I often meet Manolo when I’m either leaving or when I coming home to the village with Chaparro. There are two possible locations where our meetings might occur; at Manolo’s “huerta” or kitchen garden on the Las Chinas path, just at the entrance to the village or out at his son-in-law’s smallholding where the path forks for Valdelarco or El Roblecillo. Either way we usually stop for a chat and if I’m lucky then I may come home with a bag of chard or a watermelon hanging from the pommel of the saddle. Like all “Cachoneros” (the people of Galaroza) Manolo is generous to a fault. I have grown broad beans here at my allotment in Glasgow which were one of his presents to me. One day he shouted to me from his huerta and came down to give me a box with bags of seeds, all with beautifully handwritten descriptions of the contents; coriander, dried lime tree leaves, which are apparently good for calming the nerves, arnica for aches and pains… Manolo knows a lot about plants and herbal remedies and I often bump into him carrying a bunch of mint or oregano, depending on the time of year.
Manolo is retired now but worked as an “arriero” or muleteer. He’s travelled all over the Sierra with his mules, carrying cork, saplings and anything that needed moved across county and from one village to another. He would have done a lot of ploughing in his time too. He still has one mule, Curro, but his partner died a few years back. I remember leaving for a ride to Valderarco, one frosty morning, and seeing the cadaver of Curro’s companion lying at the gate of the holding, waiting for collection. The emotional part of a horse’s brain is the same as ours and so I wondered how Curro would feel about the absence of the other mule – after all those years spent working and grazing together with that spooky, nonverbal communication that they have with us and one another.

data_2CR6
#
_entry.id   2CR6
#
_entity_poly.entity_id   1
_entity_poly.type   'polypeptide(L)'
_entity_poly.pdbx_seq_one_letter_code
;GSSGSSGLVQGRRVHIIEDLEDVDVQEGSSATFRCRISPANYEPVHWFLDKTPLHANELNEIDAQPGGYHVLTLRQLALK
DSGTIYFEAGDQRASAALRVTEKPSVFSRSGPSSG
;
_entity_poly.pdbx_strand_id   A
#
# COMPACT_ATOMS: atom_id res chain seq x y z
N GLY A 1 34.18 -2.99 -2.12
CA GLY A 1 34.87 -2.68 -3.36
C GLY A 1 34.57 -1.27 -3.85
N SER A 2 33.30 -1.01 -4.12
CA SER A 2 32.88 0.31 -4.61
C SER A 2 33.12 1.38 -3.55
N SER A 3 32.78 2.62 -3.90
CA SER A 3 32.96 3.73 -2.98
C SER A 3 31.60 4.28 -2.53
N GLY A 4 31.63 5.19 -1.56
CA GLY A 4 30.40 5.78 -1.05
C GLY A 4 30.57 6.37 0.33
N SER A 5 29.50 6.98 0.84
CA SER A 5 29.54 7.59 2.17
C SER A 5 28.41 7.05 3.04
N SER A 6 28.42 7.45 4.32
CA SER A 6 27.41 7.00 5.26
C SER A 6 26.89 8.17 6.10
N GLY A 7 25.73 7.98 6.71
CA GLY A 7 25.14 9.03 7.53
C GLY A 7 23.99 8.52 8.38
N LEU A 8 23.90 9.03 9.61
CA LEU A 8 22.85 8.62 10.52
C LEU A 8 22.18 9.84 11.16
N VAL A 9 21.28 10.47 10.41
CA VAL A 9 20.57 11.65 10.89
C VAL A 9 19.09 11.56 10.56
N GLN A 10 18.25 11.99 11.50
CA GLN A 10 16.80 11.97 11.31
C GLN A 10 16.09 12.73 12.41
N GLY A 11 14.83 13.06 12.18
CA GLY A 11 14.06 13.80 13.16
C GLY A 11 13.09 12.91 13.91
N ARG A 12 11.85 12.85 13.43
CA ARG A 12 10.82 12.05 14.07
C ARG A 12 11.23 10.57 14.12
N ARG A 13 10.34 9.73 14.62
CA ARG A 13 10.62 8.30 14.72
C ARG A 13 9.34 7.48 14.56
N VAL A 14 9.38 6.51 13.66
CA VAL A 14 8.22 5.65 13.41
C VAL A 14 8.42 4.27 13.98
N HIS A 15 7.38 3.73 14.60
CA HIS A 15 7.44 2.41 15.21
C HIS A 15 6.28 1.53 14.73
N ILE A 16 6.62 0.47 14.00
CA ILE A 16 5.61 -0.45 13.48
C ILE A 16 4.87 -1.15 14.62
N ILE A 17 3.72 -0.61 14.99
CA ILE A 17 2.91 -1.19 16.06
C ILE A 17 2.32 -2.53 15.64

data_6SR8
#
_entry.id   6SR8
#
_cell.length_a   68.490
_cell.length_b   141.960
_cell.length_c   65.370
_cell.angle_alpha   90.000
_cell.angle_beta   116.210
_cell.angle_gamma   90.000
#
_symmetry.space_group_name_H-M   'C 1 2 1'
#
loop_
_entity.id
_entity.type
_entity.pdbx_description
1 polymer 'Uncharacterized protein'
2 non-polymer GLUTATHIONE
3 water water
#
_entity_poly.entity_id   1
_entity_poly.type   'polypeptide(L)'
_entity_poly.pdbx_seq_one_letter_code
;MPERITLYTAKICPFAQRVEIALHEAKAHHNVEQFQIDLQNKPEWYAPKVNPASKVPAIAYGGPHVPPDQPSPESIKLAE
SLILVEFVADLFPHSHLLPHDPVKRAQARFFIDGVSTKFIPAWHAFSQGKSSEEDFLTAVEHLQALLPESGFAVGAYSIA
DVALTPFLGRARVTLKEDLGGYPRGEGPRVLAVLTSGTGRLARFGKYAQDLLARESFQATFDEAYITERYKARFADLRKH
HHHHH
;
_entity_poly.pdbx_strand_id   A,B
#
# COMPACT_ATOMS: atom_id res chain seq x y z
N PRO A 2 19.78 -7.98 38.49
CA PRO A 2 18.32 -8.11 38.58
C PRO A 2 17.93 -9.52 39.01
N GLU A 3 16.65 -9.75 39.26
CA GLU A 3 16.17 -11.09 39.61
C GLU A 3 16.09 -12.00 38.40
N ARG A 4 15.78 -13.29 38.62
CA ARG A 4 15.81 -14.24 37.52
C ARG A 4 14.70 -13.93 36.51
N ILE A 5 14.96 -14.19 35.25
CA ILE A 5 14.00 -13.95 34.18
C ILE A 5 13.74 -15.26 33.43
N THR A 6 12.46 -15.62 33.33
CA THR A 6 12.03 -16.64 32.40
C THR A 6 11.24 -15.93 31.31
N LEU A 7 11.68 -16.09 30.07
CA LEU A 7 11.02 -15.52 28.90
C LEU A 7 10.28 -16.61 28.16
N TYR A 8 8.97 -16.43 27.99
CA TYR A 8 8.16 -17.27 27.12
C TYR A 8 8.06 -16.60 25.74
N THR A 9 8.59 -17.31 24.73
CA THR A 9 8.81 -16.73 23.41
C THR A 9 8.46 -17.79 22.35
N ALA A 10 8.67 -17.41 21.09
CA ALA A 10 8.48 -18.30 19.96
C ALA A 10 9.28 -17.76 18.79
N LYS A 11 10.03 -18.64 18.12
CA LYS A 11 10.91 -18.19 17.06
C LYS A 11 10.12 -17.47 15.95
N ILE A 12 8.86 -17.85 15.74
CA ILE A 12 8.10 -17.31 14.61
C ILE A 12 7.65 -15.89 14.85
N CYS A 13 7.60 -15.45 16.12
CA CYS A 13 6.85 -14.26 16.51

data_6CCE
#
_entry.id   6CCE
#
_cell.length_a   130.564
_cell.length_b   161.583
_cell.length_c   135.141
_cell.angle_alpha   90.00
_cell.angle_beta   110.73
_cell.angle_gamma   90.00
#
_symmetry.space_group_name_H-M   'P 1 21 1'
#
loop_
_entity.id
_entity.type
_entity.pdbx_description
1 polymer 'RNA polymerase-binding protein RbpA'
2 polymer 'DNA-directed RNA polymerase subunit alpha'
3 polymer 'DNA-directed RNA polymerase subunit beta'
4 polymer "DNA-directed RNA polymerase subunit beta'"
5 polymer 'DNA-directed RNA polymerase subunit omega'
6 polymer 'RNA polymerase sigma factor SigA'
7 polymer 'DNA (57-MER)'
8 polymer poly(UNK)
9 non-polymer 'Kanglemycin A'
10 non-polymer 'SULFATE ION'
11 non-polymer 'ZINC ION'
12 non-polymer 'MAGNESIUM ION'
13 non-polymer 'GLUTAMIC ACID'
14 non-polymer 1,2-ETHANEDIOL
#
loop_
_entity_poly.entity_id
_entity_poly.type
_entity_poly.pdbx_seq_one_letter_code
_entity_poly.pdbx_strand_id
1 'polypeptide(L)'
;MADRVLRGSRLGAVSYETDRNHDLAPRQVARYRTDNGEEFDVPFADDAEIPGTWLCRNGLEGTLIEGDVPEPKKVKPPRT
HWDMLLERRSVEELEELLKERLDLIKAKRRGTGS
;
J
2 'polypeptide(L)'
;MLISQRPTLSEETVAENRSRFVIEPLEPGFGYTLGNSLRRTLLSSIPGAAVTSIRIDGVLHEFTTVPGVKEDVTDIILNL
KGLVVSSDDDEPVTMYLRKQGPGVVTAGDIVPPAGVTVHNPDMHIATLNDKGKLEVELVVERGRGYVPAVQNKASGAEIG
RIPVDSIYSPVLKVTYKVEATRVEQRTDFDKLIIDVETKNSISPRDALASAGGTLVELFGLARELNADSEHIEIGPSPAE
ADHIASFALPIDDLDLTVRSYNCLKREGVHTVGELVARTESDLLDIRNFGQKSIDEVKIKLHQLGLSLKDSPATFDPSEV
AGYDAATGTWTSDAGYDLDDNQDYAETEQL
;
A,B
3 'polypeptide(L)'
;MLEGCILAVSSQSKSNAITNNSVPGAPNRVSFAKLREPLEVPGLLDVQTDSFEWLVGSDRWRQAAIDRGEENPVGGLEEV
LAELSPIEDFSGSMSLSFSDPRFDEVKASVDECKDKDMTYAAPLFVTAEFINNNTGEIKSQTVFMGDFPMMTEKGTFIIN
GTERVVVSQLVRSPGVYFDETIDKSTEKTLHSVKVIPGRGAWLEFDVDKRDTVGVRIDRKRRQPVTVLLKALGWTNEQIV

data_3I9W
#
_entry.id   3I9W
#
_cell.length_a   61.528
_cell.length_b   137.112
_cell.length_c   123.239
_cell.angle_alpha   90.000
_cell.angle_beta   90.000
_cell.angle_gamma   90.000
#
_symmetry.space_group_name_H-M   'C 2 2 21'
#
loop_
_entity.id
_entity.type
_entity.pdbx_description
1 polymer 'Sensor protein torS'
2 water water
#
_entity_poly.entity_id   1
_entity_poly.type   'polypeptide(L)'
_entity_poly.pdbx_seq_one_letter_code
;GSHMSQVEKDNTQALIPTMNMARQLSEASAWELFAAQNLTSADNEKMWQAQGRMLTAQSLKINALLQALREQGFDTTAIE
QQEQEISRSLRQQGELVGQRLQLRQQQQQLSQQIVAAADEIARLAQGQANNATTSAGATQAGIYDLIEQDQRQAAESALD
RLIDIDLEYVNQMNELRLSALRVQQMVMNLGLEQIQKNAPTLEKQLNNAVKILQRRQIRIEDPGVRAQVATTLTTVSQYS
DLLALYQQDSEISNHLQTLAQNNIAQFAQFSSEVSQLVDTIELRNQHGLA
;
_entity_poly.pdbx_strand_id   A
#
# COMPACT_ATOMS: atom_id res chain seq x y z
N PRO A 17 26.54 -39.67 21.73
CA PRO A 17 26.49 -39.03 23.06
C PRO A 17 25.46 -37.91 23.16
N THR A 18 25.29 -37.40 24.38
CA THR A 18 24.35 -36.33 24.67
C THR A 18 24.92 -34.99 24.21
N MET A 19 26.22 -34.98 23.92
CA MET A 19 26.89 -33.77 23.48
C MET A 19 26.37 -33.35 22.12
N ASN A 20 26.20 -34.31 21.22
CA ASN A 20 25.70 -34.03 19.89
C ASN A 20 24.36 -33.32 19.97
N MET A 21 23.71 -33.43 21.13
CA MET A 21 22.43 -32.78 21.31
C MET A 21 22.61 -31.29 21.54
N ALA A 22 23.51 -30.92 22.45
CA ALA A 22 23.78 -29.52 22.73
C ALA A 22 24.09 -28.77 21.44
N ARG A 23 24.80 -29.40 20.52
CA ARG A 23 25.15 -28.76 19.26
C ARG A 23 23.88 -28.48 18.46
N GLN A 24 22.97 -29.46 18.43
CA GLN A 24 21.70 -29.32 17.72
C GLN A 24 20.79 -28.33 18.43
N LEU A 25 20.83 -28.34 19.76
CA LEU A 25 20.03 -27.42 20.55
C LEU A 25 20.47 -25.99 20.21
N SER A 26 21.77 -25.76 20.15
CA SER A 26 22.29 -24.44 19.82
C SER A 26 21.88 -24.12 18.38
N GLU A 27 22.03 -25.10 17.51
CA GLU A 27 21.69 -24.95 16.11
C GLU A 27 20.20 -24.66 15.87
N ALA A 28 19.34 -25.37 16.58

Often, in the early evening, I’ll go out for a stroll and if I pass by Manolo’s huerta we’ll stop for a chat. I’ll have a look at his produce and marvel, as I can’t match his success at the allotment in Glasgow. He grows all the usual vegetables and he has a particularly lovely pink rose bush as well as a few fig trees. Nearby, Manolo has a wee stone shed with a great big fireplace and this is where he makes miniature ploughs out of wood and which are exact working replicas of the real thing.
Curro has a corral and shelter just along from the huerta and he always has plenty to eat; lots of hay and holm oak acorns which Manolo gathers for him. In spite of being well fed, Curro is a bit skinny – it’s the leanness of old age. Each time I return to Galaroza I wonder if he will still be there. He can be a bit grumpy at times but he’s part of the furniture and Chaparro and I would miss him if he wasn’t there.
© Jan Nimmo 2014